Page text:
The type of Spam Trap you hit can be an indicator of where your problems may lie. Once notified of the Spam Trap trigger, our team will work with you to investigate how the trap may have got on your, or your client's, list and advice on how we can rectify the situation. The impact of hitting a Spam Trap can vary. It depends on variables like: the type of trap you hit, how many times you hit it, and how the Spam Trap detection service responds.
With your help we can get you back on track towards a safe, successful marketing program.
What can happen when you trigger a Spam Trap
In order of increasing severity, here's what can happen if you or one of your clients sends email to a Spam Trap:
- Your sender reputation will be damaged. This causes bounce rates to increase and your percentage of delivered (to the inbox) emails will decrease
- Our IP address may be added to a blacklist database, which means deliverability for your other clients (and our other customers) would also be affected
- If you hit a Spam Trap operated by an ISP, such as Gmail or BigPond, the ISP can permanently blacklist your whole domain
- If you hit a Spam Trap operated by a spam detection agency (e.g. Abusix, Spamhaus, SpamCop) delivery of your emails to all ISPs and companies who consult that agency’s database will be affected because they use that information to block potential spam
As mentioned above, even legitimate email marketers can be caught by Spam Traps. There are a lot of things you need to pay attention to, in order to maximize your email deliverability. If something is off, hitting a trap provides an excellent opportunity to revise your customer acquisition and email marketing methods.
Our response process after you trigger a Spam Trap
Because it should be extremely rare that any one of our clients trigger a Spam Trap, but yet the consequences to all our clients can be severe, we will contact you immediately we become aware of you triggering a Spam Trap. Our team will contact you by email with information on which client it was (if you have multiple clients) and the specific campaign details. We cannot however, identify the actual Spam Trap email address. The identity of these are protected by all parties for obvious reasons.
Regardless of the severity of the case, the specific client’s ability to send a campaign will be suspended (or your entire account if there is only one client) until we help you resolve the issues with the list containing a Spam Trap.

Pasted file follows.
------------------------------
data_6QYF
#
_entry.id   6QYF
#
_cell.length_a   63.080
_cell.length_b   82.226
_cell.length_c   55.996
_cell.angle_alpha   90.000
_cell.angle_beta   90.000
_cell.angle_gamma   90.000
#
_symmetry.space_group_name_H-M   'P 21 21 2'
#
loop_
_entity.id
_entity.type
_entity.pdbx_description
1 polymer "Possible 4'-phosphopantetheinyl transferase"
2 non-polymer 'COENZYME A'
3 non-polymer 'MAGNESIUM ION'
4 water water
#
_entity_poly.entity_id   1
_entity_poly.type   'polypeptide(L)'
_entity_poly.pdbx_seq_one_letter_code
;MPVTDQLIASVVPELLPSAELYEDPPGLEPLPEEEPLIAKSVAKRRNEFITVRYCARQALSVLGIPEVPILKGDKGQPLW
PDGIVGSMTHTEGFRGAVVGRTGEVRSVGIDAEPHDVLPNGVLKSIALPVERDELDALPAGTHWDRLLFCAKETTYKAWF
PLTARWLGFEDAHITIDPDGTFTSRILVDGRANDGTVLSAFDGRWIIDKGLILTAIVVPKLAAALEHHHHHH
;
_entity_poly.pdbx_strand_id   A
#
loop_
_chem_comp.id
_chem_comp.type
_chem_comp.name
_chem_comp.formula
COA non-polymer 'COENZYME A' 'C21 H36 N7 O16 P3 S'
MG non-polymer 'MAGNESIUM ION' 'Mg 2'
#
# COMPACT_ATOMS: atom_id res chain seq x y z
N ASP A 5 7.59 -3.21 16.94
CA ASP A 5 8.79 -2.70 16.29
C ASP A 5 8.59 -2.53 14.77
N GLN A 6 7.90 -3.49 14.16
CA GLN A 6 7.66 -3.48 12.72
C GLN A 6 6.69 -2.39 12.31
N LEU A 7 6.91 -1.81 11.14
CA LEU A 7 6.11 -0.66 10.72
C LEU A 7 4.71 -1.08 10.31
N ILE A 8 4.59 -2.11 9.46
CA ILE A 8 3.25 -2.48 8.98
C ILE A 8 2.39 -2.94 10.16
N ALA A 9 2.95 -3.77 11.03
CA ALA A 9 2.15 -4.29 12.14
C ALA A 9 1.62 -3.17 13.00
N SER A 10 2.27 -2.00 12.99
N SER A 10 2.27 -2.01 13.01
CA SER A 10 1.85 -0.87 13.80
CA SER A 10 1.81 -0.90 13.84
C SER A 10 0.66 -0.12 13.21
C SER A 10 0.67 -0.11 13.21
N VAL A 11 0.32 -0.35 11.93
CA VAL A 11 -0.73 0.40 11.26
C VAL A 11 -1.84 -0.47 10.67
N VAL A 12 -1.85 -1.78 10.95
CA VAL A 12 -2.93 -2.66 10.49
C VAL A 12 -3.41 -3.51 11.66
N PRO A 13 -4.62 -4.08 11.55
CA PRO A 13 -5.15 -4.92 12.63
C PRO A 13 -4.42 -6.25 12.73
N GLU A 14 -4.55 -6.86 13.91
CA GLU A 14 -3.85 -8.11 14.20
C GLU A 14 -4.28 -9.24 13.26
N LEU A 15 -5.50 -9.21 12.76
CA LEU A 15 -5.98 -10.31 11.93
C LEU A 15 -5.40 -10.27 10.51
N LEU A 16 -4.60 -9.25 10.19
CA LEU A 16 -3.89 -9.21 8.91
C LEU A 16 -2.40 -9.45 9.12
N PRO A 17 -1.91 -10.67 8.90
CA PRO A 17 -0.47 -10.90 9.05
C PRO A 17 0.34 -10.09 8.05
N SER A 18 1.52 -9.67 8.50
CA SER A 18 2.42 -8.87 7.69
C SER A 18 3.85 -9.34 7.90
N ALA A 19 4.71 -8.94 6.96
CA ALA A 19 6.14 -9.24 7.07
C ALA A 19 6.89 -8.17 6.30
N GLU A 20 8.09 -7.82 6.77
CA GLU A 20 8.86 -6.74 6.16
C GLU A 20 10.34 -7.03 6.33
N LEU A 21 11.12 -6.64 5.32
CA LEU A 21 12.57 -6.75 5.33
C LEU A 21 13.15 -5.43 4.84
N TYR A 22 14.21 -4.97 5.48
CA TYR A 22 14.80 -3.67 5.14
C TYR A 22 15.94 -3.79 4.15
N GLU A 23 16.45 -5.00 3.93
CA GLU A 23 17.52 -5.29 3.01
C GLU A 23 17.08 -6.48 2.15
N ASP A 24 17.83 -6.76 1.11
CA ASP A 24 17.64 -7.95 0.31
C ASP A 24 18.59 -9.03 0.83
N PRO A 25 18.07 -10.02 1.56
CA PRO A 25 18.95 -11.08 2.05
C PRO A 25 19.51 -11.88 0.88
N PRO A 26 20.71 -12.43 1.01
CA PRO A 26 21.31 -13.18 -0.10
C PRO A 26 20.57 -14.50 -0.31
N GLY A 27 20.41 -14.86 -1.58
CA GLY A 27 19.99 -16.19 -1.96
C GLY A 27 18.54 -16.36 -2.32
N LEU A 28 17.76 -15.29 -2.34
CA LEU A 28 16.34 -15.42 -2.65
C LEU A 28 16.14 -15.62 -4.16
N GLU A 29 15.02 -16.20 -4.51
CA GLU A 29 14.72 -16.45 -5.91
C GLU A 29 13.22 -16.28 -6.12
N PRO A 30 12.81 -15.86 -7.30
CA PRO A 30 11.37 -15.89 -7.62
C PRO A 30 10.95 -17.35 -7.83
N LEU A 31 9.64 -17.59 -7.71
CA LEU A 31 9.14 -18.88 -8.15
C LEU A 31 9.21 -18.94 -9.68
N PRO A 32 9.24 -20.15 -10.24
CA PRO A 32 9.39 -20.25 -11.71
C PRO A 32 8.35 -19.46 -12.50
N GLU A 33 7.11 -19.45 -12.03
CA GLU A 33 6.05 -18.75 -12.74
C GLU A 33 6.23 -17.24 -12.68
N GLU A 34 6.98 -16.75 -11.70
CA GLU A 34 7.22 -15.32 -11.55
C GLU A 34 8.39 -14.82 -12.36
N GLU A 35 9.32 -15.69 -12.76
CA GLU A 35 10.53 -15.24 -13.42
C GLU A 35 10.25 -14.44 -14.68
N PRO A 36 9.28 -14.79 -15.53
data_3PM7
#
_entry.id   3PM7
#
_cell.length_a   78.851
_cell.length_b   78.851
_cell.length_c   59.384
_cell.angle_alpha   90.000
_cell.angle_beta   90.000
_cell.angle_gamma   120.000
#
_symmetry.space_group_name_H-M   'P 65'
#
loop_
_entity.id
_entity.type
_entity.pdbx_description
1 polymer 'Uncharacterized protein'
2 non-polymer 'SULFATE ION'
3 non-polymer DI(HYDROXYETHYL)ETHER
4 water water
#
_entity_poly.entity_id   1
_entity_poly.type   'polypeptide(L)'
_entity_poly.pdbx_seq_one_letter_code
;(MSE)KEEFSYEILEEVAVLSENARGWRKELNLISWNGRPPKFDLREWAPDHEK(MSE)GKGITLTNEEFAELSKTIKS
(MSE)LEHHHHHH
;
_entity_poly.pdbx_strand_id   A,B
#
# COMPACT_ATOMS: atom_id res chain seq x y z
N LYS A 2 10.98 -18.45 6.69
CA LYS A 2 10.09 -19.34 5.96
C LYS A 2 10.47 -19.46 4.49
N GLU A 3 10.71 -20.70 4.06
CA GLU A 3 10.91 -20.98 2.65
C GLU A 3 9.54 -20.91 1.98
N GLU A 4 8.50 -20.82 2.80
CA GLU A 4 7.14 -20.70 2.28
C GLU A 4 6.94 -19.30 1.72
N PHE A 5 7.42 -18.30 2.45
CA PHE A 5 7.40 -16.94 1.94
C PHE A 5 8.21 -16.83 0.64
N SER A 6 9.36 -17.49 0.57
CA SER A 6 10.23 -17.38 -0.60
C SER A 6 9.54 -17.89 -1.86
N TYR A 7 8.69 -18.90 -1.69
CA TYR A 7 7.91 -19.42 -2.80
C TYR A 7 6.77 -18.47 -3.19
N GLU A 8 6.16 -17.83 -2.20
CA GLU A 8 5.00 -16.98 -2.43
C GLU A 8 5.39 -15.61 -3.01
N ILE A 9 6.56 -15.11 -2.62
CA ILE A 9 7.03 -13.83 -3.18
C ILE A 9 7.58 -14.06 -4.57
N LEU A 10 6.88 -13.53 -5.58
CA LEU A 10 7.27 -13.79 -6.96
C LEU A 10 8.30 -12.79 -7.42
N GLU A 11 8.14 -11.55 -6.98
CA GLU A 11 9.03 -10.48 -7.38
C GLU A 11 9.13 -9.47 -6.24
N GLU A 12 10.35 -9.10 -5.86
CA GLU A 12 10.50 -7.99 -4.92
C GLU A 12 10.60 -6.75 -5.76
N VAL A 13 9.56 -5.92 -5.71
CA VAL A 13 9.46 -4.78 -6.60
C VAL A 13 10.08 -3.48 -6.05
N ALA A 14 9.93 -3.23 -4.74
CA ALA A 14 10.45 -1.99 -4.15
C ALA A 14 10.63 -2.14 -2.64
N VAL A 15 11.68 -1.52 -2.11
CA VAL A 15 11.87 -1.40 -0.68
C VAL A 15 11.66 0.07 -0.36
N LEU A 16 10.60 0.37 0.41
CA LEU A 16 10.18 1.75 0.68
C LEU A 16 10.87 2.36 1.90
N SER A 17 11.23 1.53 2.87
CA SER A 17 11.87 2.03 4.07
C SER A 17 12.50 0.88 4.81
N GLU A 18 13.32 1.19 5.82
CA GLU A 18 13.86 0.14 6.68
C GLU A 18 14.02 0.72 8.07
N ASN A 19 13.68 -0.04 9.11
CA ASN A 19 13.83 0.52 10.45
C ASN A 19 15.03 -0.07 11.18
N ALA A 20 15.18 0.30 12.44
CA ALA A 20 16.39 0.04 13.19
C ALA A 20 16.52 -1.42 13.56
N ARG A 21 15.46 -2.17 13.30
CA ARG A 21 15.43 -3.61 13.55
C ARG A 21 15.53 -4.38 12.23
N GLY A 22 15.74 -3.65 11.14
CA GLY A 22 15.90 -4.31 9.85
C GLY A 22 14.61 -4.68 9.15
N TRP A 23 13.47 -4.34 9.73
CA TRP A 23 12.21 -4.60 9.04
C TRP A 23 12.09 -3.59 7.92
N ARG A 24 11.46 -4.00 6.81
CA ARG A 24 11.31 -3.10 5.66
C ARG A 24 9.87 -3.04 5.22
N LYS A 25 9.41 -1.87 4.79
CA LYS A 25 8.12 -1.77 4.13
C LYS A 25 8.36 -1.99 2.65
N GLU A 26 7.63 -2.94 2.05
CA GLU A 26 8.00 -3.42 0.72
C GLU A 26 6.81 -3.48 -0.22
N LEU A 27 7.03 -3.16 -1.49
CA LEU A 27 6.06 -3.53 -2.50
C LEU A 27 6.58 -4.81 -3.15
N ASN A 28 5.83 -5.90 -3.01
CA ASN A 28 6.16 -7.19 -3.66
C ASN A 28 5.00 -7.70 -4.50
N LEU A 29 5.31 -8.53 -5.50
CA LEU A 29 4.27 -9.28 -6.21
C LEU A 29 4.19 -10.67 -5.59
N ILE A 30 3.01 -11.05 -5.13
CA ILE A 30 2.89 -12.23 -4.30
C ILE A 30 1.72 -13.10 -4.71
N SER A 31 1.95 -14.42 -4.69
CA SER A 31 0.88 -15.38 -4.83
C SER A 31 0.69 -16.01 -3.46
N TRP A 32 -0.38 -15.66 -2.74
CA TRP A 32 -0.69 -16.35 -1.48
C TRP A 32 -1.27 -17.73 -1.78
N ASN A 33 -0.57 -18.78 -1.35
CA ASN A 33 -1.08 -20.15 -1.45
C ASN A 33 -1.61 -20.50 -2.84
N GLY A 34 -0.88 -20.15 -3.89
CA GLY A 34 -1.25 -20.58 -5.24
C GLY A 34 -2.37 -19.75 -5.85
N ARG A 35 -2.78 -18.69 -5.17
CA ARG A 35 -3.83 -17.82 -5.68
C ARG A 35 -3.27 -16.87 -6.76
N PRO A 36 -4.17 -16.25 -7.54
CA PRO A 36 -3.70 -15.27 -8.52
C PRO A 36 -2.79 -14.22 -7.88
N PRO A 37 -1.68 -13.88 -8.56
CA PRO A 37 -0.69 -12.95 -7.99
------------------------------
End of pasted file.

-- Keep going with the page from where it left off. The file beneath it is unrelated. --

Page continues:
The review and recovery process will normally involve:
- Identifying all the ways subscriber data has been collected and added to your list. If for any reason, third party or purchased email addresses have been added to your list, they must be removed immediately to not be in breach of our standard terms of usage
- Reviewing the age of your lists. We need to find out how current your email database is and how regularly, or irregularly, they have been sent bulk commercial emails
- To help you through this process of recovery, when the suspension is removed we can provide optional services to help you manage a campaign plan to ramp up from a smaller group of your most engaged subscribers to increasingly wider distributions in order to help to repair your sender reputation.
This whole process can take anywhere from a few days to a couple of weeks to resolve. Having a Spam Trap address in your valuable customer database is akin to having a virus in your computer systems. Sadly, by its nature we cannot identify the specific email address to remove it, and we must work backwards by identifying all the emails that are legitimate in your database, based on how they have responded to previous campaigns. A number of addresses will have to be flagged as potential Spam Traps, and cleansed from your overall customer database to protect the integrity of your database. This is actually a positive, as these emails represent very poor or non-existent engagement opportunities for you, and therefore waste your funds in ineffective transport changes. gCast specifically supports the filtering and removal of such emails on an ongoing basis to keep your database relevant and effective in your overall marketing campaigns.